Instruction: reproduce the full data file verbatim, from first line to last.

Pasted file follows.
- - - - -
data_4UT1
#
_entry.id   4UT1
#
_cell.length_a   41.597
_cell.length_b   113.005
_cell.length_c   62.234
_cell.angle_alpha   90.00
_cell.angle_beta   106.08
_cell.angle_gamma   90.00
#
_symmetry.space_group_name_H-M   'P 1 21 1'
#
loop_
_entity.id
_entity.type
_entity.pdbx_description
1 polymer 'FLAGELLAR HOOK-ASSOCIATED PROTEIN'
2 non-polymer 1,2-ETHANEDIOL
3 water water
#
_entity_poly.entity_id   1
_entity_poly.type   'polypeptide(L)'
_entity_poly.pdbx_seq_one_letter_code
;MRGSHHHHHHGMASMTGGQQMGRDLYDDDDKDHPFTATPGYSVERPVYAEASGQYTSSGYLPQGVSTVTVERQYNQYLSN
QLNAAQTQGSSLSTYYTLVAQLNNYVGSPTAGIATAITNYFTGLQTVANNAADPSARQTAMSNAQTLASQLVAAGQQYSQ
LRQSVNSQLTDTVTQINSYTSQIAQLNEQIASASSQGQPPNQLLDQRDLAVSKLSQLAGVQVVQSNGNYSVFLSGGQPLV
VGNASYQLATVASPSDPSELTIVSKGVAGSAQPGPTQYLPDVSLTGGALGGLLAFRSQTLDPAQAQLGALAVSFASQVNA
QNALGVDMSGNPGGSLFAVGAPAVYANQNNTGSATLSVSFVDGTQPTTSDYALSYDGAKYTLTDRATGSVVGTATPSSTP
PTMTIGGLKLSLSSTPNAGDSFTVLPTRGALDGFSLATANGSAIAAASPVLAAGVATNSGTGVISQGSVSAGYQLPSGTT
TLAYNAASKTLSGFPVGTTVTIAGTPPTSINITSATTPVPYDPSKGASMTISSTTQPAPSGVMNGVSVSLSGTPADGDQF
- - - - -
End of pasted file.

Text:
data_4UT1
#
_entry.id   4UT1
#
_cell.length_a   41.597
_cell.length_b   113.005
_cell.length_c   62.234
_cell.angle_alpha   90.00
_cell.angle_beta   106.08
_cell.angle_gamma   90.00
#
_symmetry.space_group_name_H-M   'P 1 21 1'
#
loop_
_entity.id
_entity.type
_entity.pdbx_description
1 polymer 'FLAGELLAR HOOK-ASSOCIATED PROTEIN'
2 non-polymer 1,2-ETHANEDIOL
3 water water
#
_entity_poly.entity_id   1
_entity_poly.type   'polypeptide(L)'
_entity_poly.pdbx_seq_one_letter_code
;MRGSHHHHHHGMASMTGGQQMGRDLYDDDDKDHPFTATPGYSVERPVYAEASGQYTSSGYLPQGVSTVTVERQYNQYLSN
QLNAAQTQGSSLSTYYTLVAQLNNYVGSPTAGIATAITNYFTGLQTVANNAADPSARQTAMSNAQTLASQLVAAGQQYSQ
LRQSVNSQLTDTVTQINSYTSQIAQLNEQIASASSQGQPPNQLLDQRDLAVSKLSQLAGVQVVQSNGNYSVFLSGGQPLV
VGNASYQLATVASPSDPSELTIVSKGVAGSAQPGPTQYLPDVSLTGGALGGLLAFRSQTLDPAQAQLGALAVSFASQVNA
QNALGVDMSGNPGGSLFAVGAPAVYANQNNTGSATLSVSFVDGTQPTTSDYALSYDGAKYTLTDRATGSVVGTATPSSTP
PTMTIGGLKLSLSSTPNAGDSFTVLPTRGALDGFSLATANGSAIAAASPVLAAGVATNSGTGVISQGSVSAGYQLPSGTT
TLAYNAASKTLSGFPVGTTVTIAGTPPTSINITSATTPVPYDPSKGASMTISSTTQPAPSGVMNGVSVSLSGTPADGDQF